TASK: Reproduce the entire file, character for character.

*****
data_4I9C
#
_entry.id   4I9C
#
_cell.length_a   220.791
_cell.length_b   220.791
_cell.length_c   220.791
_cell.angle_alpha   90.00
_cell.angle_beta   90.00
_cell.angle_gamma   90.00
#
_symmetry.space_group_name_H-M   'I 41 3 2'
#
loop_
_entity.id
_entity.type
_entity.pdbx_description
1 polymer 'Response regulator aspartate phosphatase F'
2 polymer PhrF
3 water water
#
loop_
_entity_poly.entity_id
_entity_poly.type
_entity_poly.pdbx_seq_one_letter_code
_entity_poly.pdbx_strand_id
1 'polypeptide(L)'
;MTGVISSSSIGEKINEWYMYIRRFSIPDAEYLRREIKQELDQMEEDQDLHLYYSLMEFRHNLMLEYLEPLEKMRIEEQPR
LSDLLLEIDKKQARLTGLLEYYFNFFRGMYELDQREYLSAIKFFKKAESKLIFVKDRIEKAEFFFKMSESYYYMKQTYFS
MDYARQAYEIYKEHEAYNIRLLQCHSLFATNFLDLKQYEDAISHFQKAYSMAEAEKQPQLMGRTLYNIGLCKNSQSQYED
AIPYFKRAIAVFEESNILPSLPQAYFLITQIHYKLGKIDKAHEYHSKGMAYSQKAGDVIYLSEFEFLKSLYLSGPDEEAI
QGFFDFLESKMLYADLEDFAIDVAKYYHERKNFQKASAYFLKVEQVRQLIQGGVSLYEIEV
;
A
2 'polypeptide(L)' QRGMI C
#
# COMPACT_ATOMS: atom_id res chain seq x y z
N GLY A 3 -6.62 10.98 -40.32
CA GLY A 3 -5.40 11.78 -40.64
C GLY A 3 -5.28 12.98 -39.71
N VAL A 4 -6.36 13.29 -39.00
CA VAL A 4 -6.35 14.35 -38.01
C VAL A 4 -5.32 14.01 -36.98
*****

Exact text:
data_4I9C
#
_entry.id   4I9C
#
_cell.length_a   220.791
_cell.length_b   220.791
_cell.length_c   220.791
_cell.angle_alpha   90.00
_cell.angle_beta   90.00
_cell.angle_gamma   90.00
#
_symmetry.space_group_name_H-M   'I 41 3 2'
#
loop_
_entity.id
_entity.type
_entity.pdbx_description
1 polymer 'Response regulator aspartate phosphatase F'
2 polymer PhrF
3 water water
#
loop_
_entity_poly.entity_id
_entity_poly.type
_entity_poly.pdbx_seq_one_letter_code
_entity_poly.pdbx_strand_id
1 'polypeptide(L)'
;MTGVISSSSIGEKINEWYMYIRRFSIPDAEYLRREIKQELDQMEEDQDLHLYYSLMEFRHNLMLEYLEPLEKMRIEEQPR
LSDLLLEIDKKQARLTGLLEYYFNFFRGMYELDQREYLSAIKFFKKAESKLIFVKDRIEKAEFFFKMSESYYYMKQTYFS
MDYARQAYEIYKEHEAYNIRLLQCHSLFATNFLDLKQYEDAISHFQKAYSMAEAEKQPQLMGRTLYNIGLCKNSQSQYED
AIPYFKRAIAVFEESNILPSLPQAYFLITQIHYKLGKIDKAHEYHSKGMAYSQKAGDVIYLSEFEFLKSLYLSGPDEEAI
QGFFDFLESKMLYADLEDFAIDVAKYYHERKNFQKASAYFLKVEQVRQLIQGGVSLYEIEV
;
A
2 'polypeptide(L)' QRGMI C
#
# COMPACT_ATOMS: atom_id res chain seq x y z
N GLY A 3 -6.62 10.98 -40.32
CA GLY A 3 -5.40 11.78 -40.64
C GLY A 3 -5.28 12.98 -39.71
N VAL A 4 -6.36 13.29 -39.00
CA VAL A 4 -6.35 14.35 -38.01
C VAL A 4 -5.32 14.01 -36.98